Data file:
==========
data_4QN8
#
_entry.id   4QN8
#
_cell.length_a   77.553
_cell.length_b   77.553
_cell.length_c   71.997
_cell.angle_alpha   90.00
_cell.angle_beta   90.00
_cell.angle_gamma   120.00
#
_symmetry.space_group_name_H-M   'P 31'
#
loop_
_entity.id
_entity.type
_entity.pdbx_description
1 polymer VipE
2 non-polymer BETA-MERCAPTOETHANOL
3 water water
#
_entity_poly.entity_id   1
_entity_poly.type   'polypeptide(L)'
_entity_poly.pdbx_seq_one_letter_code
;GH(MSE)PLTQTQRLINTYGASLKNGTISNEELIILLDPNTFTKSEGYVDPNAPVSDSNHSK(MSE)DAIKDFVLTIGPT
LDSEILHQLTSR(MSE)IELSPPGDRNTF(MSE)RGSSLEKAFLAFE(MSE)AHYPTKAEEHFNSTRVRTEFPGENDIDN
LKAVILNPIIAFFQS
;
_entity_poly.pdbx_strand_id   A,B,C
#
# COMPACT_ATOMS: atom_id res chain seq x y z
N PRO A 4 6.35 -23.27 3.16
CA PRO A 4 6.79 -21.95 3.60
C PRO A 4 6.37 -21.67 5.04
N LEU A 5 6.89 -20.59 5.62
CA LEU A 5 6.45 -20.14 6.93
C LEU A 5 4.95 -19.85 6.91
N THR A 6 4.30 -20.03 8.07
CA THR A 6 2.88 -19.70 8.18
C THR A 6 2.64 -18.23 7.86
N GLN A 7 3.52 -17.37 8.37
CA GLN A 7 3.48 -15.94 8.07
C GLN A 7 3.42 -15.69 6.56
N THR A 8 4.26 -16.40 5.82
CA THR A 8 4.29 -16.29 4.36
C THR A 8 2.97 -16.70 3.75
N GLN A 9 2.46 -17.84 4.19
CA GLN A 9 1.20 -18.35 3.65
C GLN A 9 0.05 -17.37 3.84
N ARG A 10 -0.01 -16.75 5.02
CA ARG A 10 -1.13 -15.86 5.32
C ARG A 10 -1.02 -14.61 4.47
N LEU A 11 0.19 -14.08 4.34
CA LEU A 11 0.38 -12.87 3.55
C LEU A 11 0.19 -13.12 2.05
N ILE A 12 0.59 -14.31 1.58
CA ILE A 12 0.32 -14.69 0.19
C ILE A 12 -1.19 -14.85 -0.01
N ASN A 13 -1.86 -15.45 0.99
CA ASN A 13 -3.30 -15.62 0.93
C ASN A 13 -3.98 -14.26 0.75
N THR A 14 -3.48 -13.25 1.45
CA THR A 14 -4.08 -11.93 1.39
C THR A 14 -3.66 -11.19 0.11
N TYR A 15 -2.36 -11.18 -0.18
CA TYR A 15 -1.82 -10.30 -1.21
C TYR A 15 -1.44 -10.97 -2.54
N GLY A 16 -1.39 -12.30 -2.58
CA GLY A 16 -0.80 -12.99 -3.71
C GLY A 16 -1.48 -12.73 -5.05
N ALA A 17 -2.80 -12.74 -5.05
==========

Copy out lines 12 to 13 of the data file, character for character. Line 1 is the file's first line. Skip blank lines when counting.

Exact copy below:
_symmetry.space_group_name_H-M   'P 31'
#